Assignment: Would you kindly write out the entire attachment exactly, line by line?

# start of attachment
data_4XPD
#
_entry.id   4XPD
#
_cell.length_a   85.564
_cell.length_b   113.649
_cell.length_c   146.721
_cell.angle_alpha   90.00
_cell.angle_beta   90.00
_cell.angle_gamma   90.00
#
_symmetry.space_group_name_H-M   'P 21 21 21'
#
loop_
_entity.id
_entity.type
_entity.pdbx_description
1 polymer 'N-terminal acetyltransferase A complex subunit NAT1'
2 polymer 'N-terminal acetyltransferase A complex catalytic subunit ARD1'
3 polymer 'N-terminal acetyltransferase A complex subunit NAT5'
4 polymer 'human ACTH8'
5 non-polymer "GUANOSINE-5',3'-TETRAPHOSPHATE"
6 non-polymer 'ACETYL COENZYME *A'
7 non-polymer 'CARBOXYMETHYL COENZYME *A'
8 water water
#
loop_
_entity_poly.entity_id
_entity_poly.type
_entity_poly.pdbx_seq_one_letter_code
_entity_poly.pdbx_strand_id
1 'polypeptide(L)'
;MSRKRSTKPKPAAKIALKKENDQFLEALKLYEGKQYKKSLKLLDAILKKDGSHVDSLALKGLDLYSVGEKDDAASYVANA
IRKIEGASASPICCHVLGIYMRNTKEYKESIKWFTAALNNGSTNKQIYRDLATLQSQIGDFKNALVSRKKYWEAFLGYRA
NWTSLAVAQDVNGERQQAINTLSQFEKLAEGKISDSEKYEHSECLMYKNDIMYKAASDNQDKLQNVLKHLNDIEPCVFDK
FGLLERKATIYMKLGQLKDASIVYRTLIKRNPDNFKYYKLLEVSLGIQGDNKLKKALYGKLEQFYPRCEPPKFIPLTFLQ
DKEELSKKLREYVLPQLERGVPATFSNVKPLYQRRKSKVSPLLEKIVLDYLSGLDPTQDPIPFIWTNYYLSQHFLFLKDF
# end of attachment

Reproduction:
data_4XPD
#
_entry.id   4XPD
#
_cell.length_a   85.564
_cell.length_b   113.649
_cell.length_c   146.721
_cell.angle_alpha   90.00
_cell.angle_beta   90.00
_cell.angle_gamma   90.00
#
_symmetry.space_group_name_H-M   'P 21 21 21'
#
loop_
_entity.id
_entity.type
_entity.pdbx_description
1 polymer 'N-terminal acetyltransferase A complex subunit NAT1'
2 polymer 'N-terminal acetyltransferase A complex catalytic subunit ARD1'
3 polymer 'N-terminal acetyltransferase A complex subunit NAT5'
4 polymer 'human ACTH8'
5 non-polymer "GUANOSINE-5',3'-TETRAPHOSPHATE"
6 non-polymer 'ACETYL COENZYME *A'
7 non-polymer 'CARBOXYMETHYL COENZYME *A'
8 water water
#
loop_
_entity_poly.entity_id
_entity_poly.type
_entity_poly.pdbx_seq_one_letter_code
_entity_poly.pdbx_strand_id
1 'polypeptide(L)'
;MSRKRSTKPKPAAKIALKKENDQFLEALKLYEGKQYKKSLKLLDAILKKDGSHVDSLALKGLDLYSVGEKDDAASYVANA
IRKIEGASASPICCHVLGIYMRNTKEYKESIKWFTAALNNGSTNKQIYRDLATLQSQIGDFKNALVSRKKYWEAFLGYRA
NWTSLAVAQDVNGERQQAINTLSQFEKLAEGKISDSEKYEHSECLMYKNDIMYKAASDNQDKLQNVLKHLNDIEPCVFDK
FGLLERKATIYMKLGQLKDASIVYRTLIKRNPDNFKYYKLLEVSLGIQGDNKLKKALYGKLEQFYPRCEPPKFIPLTFLQ
DKEELSKKLREYVLPQLERGVPATFSNVKPLYQRRKSKVSPLLEKIVLDYLSGLDPTQDPIPFIWTNYYLSQHFLFLKDF